If quality of life matters, then this is the place to be

Published 12:00 am Tuesday, August 22, 2006

I have had the opportunity in my lifetime to work for several national companies, and have lived in quite a few places within the US.

My temporary homes have included Baltimore, Md.; Washington D.C.; Chicago; Orlando, Fla.; and San Francisco. The reason I mention this background is to tell you about southern Ohio from the viewpoint of a seven-year transplant.

When I lived in Chicago (12 years) I lived in the suburbs and commuted into the city daily.

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Most often I took the commuter train, but occasionally drove into the city. The trains ran on time, but commuting had its issues.

First, you had to get to the station early, there were never enough close parking spaces, and in a Chicago winter a three block walk to reach your parked car was no fun. So you would get to the lot no later than 6:15 in the morning for the 6:32 express train. If you miss the express, the next train takes twice as long to get to the city because it stops at every station on the way.

Usually I would reach downtown by 7:14 a.m. and then exit Union Station and either get a bus to the office or walk.

I always walked. The walk would get me to the office by about 7:40 a.m., when I needed to be there before 8 a.m. — just enough time to get some coffee and settle in to work.

Take my word, driving is far worse than the train, and a lot more expensive. It’s not a good option unless you love sitting in traffic and searching for a $20 parking spot nine blocks from your office.

The evening commute was an exact replica of the morning commute. Only one change really, and that was the danger of the nap. You see, a nap on the outgoing train could result in an end-of-the-line experience.

One of my office pals one winter day took the nap while returning on the late train (10 p.m.)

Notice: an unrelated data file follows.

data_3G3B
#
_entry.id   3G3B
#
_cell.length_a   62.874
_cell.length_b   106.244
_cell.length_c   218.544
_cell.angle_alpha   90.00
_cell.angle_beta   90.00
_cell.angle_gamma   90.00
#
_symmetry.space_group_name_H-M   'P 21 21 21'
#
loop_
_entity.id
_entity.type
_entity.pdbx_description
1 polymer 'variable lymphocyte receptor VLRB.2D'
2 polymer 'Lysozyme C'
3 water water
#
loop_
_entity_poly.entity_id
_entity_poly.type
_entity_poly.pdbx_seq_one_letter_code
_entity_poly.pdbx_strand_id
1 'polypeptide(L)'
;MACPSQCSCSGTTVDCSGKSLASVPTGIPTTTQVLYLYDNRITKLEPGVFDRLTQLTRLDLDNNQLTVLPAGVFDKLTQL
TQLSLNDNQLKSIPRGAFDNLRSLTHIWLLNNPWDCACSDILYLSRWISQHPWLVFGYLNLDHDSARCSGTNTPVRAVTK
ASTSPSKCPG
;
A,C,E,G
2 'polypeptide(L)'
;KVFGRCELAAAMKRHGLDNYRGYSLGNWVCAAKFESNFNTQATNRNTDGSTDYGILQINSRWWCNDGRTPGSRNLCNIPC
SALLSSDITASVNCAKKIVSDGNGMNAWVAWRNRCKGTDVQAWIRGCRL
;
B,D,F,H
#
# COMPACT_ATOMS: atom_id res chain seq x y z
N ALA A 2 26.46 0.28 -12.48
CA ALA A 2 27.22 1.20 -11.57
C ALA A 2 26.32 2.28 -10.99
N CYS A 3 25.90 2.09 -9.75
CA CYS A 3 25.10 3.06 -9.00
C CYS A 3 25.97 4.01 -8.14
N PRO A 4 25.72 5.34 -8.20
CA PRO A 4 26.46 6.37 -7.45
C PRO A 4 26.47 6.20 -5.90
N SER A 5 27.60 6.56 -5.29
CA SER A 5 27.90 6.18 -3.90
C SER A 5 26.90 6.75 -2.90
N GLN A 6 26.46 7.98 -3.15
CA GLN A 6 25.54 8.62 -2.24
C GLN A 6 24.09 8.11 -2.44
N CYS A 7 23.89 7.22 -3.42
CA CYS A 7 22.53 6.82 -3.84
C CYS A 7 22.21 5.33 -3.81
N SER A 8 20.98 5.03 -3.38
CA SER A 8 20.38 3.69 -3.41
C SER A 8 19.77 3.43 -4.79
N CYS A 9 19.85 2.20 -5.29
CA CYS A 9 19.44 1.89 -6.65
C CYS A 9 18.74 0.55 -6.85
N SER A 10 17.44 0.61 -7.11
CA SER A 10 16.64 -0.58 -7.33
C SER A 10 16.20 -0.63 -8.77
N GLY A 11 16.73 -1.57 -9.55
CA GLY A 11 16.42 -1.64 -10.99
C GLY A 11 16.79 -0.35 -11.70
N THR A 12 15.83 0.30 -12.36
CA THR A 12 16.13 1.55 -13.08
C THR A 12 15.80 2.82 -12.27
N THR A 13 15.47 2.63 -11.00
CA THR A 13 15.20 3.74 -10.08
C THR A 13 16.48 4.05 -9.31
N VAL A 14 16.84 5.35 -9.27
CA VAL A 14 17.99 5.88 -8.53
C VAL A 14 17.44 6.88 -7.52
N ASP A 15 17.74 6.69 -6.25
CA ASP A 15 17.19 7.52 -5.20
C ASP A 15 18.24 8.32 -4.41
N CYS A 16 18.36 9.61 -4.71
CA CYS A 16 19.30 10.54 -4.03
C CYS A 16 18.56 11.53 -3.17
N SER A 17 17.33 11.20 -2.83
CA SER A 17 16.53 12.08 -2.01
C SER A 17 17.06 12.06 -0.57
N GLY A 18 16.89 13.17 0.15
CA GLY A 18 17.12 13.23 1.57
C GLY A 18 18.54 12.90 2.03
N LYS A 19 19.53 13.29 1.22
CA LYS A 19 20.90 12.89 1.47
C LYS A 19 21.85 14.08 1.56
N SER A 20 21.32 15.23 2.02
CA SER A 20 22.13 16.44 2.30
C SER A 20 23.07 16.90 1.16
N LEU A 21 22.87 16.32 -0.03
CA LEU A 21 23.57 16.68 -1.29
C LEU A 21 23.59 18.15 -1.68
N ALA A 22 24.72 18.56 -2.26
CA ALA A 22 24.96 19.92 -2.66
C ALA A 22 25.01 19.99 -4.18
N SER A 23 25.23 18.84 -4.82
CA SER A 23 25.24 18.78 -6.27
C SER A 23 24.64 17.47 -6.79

His wife was waiting at the station for him, in robe and slippers, keeping the car warm with the heater blasting, only to see the train stop and no husband get off. Perplexed, she returned home.

About an hour later her husband called. He was in the last stop town, about 20 miles away, where the conductor wakes you up and makes you get off the train before it is cleaned for its morning return run.

As usual for him, he had about $3 and no way to afford a cab home, and the train was no longer running. His wife had to drive to the other town and pick him up. They were not a happy couple that night.

The unfortunate part was that he did the same thing a month later. It was years before it became a funny story.

I tell you all of this to express how great it is to live here. When I commuted to the university to work it took 15 minutes to drive to the campus. If there were more than two cars in front of me at a light, it was a traffic jam.

Lunch? Never have I waited in line or paid $15 bucks for an overpriced sandwich. The air is clean, the scenery is beautiful and everyone is friendly. Is this a great place, or what?

I know, we do not have everything we could want here, like bigger employers and more shopping, but, let me tell you, the trade-offs are all in our favor. Give me southern Ohio any day.

Jim Crawford is a local political enthusiast. He can be reached at drjim893@msn.com.